For this fiscal year, Congress and President Obama agreed to slash 45 percent of funding for SCSEP, eliminating 59,000 training and employment positions for older workers. Bedlin called the budget cut "penny wise and pound foolish."

A new analysis of SCSEP by Northeastern University's Center for Labor Market Studies shows that even without the cuts the program only helps one in nine of the 1.1 million impoverished Americans 55 or older, who are eligible for the program.

In the study, the center's Ishwar Khatiwada and colleagues called the program's already low funding a "massive underutilization of the nation's low-income work force."

Underfunding SCSEP, they wrote, creates a "lose, lose, lose" situation with lost earnings, reduced physical and mental health, lost output for society, reduced taxes and an increased burden on strained public programs from Medicaid to food stamps.

Anthony Sarmiento, head of Senior Service America (SSA), which commissioned the study and, like NCOA, runs some of the SCSEP jobs programs, noted that all of the local programs report having long waiting lists.

"If politicians really believe it's all about jobs, why are they cutting SCSEP," Sarmiento stated.

"I want to be able to take care of myself," said Iola Lowe, 59, a SCSEP success story from Sioux City, Iowa. Through SSA's program at the Community Action Agency of Siouxland, Lowe learned computer skills and got on-the-job experience at the community's nature center.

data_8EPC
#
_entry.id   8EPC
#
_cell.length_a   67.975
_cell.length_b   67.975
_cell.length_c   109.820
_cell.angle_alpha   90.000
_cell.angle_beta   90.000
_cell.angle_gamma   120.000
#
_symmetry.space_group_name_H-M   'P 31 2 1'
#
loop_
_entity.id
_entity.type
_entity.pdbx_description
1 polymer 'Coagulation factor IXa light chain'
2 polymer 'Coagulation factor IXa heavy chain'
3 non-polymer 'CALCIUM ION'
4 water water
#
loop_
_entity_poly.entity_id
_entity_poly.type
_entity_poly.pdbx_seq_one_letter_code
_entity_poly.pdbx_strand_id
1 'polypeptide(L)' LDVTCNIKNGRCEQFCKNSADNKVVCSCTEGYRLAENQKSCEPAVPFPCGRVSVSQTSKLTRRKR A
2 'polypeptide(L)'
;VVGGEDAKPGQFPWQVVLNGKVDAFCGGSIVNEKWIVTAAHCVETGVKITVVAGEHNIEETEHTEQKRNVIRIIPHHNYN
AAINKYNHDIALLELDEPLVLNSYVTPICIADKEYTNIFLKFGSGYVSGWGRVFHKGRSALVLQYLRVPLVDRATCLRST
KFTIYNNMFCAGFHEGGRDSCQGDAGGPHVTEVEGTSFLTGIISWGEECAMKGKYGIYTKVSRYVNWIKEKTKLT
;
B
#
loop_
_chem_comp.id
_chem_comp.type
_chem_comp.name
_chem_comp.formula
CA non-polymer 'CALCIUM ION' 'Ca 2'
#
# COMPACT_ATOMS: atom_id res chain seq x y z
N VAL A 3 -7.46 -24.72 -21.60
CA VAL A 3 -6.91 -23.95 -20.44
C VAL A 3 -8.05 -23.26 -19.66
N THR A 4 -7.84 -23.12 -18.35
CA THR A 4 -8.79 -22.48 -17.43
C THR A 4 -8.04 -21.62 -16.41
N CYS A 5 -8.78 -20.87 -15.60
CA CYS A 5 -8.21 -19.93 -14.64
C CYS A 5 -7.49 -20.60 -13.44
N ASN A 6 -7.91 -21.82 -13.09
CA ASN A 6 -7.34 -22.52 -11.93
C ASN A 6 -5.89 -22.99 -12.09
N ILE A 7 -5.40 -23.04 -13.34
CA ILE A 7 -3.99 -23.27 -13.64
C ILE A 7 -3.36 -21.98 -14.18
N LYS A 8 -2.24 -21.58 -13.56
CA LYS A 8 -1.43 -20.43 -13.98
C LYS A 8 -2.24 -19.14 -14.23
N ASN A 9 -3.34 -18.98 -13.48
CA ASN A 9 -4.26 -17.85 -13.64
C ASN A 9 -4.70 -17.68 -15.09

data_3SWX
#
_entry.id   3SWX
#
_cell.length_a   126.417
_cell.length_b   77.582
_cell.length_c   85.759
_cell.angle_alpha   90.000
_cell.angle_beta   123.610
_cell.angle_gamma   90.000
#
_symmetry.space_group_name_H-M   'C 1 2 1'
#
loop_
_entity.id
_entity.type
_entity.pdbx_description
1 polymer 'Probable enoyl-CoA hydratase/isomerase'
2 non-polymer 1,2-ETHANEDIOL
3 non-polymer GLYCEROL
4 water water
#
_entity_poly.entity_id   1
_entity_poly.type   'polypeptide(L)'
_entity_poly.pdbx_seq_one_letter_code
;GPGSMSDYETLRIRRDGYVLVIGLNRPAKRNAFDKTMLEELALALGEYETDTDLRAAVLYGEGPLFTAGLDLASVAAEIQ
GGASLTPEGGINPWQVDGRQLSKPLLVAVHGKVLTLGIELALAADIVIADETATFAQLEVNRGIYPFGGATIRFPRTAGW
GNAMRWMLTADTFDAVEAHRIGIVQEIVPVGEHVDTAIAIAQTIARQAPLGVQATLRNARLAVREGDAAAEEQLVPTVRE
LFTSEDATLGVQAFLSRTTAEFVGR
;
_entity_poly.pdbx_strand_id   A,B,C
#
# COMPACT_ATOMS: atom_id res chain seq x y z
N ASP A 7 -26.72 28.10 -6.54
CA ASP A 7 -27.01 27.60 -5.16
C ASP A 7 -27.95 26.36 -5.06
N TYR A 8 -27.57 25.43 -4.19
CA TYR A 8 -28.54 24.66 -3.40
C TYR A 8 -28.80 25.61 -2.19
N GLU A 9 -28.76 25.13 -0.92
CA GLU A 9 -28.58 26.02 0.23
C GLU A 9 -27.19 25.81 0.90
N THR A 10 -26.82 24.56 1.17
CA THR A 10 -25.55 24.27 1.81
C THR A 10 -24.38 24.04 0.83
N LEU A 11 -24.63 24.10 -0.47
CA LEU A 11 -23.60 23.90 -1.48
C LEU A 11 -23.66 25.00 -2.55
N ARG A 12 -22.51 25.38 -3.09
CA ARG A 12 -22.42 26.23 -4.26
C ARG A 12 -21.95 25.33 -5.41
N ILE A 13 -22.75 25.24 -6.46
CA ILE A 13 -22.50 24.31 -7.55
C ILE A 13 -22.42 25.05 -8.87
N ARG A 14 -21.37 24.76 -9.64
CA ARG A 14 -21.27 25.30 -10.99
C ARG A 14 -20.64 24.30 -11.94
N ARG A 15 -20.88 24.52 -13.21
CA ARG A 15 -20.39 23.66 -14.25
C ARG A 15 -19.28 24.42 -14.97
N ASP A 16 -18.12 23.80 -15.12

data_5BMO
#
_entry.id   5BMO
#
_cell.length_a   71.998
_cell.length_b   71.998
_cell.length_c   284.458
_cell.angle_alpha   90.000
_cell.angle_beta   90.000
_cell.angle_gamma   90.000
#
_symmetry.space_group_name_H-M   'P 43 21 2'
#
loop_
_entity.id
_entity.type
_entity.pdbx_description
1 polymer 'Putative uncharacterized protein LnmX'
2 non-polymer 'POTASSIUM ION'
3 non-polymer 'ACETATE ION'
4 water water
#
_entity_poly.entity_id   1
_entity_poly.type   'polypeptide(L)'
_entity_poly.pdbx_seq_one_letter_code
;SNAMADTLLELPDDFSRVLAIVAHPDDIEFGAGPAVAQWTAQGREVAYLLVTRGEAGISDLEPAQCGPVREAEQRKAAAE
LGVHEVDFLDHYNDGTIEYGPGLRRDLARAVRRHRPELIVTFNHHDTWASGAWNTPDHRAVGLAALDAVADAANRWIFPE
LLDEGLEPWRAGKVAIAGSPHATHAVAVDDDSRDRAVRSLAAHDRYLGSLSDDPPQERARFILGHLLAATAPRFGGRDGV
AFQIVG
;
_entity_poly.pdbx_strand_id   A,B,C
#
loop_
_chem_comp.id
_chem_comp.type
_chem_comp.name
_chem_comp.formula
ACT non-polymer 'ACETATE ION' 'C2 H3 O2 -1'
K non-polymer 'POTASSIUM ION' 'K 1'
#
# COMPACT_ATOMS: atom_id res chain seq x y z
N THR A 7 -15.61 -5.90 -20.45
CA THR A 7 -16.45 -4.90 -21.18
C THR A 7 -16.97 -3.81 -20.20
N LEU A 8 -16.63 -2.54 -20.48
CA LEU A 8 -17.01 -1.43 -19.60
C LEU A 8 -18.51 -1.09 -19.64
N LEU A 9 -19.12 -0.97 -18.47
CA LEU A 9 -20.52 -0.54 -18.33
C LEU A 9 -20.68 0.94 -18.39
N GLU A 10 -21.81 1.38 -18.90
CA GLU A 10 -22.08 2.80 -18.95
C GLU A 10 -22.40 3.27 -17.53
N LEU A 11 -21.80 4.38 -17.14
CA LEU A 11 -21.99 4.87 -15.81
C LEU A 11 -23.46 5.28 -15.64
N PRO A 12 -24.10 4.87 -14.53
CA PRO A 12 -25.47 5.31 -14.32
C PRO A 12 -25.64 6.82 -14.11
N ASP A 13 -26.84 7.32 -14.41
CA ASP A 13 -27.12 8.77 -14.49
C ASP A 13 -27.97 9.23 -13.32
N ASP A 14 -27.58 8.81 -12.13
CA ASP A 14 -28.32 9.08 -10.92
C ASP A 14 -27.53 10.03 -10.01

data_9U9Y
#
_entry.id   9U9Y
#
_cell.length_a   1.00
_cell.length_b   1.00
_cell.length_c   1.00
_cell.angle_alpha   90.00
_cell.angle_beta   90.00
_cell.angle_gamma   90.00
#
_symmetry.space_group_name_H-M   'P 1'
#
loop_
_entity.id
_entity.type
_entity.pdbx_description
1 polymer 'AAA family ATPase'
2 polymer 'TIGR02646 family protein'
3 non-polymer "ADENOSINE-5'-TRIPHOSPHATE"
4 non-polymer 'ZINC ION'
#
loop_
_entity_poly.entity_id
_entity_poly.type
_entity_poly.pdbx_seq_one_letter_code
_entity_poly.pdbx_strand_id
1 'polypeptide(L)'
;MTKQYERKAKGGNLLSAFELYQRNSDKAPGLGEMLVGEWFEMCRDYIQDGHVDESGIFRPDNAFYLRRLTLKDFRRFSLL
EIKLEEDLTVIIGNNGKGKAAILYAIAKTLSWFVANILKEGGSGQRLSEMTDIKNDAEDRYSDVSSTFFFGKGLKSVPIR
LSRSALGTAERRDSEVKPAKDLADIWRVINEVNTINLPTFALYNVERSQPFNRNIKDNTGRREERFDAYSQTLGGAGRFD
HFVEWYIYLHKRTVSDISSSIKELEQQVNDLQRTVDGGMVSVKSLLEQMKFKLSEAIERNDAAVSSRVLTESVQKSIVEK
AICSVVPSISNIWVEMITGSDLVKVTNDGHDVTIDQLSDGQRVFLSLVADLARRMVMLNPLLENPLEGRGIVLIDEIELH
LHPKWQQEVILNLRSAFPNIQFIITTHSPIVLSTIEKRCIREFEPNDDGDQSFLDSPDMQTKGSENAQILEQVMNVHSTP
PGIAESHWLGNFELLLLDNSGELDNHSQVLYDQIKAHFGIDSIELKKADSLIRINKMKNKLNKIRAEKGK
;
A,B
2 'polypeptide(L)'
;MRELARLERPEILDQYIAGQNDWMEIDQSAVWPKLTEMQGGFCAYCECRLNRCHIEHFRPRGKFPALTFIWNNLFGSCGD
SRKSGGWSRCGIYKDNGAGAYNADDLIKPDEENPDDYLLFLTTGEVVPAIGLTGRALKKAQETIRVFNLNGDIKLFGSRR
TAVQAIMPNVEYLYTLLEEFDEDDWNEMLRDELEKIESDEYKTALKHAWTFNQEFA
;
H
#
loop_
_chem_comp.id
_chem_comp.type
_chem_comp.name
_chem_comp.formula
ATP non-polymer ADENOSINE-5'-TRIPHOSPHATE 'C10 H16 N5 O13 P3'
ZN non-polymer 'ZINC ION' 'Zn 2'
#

After training older workers, SCSEP pays them a stipend to gain on-the-job experience at nonprofits or community agencies, such libraries --local agencies that need the help more than ever.

Lowe, who previously had a heart attack, said, "my health and mental state are a lot better. Now, I feel there's nothing I can't do." She currently has an unsubsidized position at Wal-Mart.

Another of the many recent successes documented by SSA is Willie Ford, 63, of Chattanooga, Tenn., a former factory worker, who learned computers so well through SCSEP's Digital Inclusion Initiative that the Alexian Brothers Senior Neighbors program asked her to serve as a computer coach. ("They love Facebook," she said.)

NCOA's Bedlin derided the current and proposed budget reductions as "incoherent." For SCSEP's employment program alone he noted, "The return on investment to communities is enormous. For every dollar spent on the program, $10-20 comes back to the community."

Safety Net Could Be "Torn Apart"

More broadly, said Bedlin, "We're trying to address the fact that we now have a frayed social safety net that might be torn apart." He said that proposals by House Republicans to cut both Medicare and the federal-state Medicaid program, as well as state cuts in Medicaid by governors of both parties are disturbing.

At the federal level, beside the senior employment reductions, the 2011 budget agreement President Obama recently signed for next year will do such things as axe $425 million of Section 202 housing subsidized for seniors (half of current funding); slash $390 million from the Low-Income Home Energy Assistance Program, including elimination of remaining funds to help protect seniors from extreme price hikes or weather; and delete funding for housing counseling, including how not to get cheated on reverse mortgage deals.

The president's budget proposal for 2012 is not much better, said Bedlin, as a bargaining point with Republicans over their far deeper cuts in social programs.

"If there's a compromise somewhere between the House bill and the White House, we'll be in pretty deep trouble."